I just covered an entire coffee table with 3 coats of black chalk paint and wax (first furniture painting project EVER) and I cannot deal with the results 😉 my little ones have covered in in fingerprints and it’s just too matte of a finish. Any other recommendations for me if I want to try your method or should I just follow your steps?

    Thank you in advance!!!!

  28. Nancy October 29, 2015 at 6:09 pm #

    Hi I have wood furniture that was a light blue – I sanded down and than painted a brown which did not come out right. I am now painting it red. I have re-sanded (not all the way – there is brown and blue paint left.
    Do i need to sand all the way or can I go ahead and paint the red on?
    Do I absolutely need to prime first?

  29. Deborah November 15, 2015 at 8:19 pm #

    I have painted a vintage dresser for my teen granddaughter. I used two coats of a bonding primer . I did sand first and between coats. Then I applied two coats of sherwin Williams water based enamel paint. It loooks good. My question is do I really need to apply polyurethane on top of all those coats??? If so how and when to apply.??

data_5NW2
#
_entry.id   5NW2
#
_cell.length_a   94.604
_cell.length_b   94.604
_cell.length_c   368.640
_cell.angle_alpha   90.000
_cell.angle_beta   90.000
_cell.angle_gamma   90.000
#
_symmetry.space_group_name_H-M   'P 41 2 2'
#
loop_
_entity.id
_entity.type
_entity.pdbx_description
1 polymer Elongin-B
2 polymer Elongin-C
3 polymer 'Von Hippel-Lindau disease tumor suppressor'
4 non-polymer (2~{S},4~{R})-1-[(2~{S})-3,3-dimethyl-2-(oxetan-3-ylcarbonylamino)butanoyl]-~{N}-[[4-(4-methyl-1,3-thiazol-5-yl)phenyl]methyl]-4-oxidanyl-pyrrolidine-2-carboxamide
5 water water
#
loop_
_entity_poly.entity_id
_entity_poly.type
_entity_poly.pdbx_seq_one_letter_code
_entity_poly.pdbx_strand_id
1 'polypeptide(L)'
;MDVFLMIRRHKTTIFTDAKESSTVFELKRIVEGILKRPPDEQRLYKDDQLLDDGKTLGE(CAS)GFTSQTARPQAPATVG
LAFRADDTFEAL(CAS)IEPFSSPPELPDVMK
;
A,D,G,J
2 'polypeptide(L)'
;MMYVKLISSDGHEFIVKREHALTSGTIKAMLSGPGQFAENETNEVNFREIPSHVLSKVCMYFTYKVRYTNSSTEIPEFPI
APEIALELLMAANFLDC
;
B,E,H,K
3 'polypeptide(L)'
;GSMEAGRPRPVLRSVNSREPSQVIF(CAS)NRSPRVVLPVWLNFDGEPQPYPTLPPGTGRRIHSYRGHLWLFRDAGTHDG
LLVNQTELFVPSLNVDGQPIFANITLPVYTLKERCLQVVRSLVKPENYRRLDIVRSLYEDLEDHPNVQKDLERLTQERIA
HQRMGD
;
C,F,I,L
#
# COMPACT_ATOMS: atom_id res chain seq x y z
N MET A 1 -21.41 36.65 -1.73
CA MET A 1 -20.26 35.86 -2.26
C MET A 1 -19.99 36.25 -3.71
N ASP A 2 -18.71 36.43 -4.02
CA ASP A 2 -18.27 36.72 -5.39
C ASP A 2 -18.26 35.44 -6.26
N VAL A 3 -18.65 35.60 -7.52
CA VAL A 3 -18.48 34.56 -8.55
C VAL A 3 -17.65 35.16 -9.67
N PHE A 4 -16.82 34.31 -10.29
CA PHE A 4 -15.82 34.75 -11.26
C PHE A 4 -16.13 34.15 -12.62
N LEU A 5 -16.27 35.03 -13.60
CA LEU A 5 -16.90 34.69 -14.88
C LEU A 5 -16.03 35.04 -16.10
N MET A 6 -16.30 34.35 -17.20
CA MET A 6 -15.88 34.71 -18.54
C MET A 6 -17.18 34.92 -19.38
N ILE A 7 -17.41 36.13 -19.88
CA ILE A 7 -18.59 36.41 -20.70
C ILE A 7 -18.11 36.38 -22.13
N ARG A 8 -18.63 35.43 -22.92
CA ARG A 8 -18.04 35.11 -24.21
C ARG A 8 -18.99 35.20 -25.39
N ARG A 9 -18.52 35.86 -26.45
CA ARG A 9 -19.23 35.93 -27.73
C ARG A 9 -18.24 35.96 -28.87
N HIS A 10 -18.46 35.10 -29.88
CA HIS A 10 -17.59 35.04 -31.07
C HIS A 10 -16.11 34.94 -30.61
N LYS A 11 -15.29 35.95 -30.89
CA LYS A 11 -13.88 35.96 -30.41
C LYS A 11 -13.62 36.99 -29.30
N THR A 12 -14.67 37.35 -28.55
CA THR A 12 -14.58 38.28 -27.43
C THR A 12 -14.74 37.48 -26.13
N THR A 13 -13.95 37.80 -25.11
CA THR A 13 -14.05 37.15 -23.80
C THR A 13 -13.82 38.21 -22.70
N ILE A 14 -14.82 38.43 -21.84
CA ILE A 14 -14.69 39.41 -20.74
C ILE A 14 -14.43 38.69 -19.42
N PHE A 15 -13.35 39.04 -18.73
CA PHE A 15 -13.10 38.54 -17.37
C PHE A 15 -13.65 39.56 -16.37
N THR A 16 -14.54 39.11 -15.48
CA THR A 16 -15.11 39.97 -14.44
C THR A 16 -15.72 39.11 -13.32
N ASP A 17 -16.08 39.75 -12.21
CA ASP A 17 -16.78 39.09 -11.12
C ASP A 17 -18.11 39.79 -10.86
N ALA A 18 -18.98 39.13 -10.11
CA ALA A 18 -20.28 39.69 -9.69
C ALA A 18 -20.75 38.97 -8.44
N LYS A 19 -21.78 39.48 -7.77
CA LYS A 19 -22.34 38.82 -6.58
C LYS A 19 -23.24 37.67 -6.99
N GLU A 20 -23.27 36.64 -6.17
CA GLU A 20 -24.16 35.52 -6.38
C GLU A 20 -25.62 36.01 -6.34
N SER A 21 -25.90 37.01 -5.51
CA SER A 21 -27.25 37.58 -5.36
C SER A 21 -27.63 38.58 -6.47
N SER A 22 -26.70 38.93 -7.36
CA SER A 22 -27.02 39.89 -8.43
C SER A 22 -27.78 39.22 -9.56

• Hayley November 23, 2015 at 12:02 pm #

      I would still do it just in case…. I also think it depends on how much use the top will get? I have certainly gone without the poly, but wished I would have!

  30. Deborah November 16, 2015 at 4:33 pm #

    What do you mean awaiting moderation

    • Hayley November 29, 2015 at 5:11 pm #

      Hi Deborah. Comments are reviewed first before posting.

  31. Ron December 15, 2015 at 11:55 am #

    I have primed and painted over bare wood for the interior of a china cabinet, but am now ready to apply polyurethane, but your outstanding article didn’t mention how long you should wait between painting and poly-ing …
    Thanks, Ron

    • Hayley February 6, 2016 at 12:47 pm #

      Hi Ron. I’d recommend 48 Hours.

  32. Jude January 12, 2016 at 12:17 pm #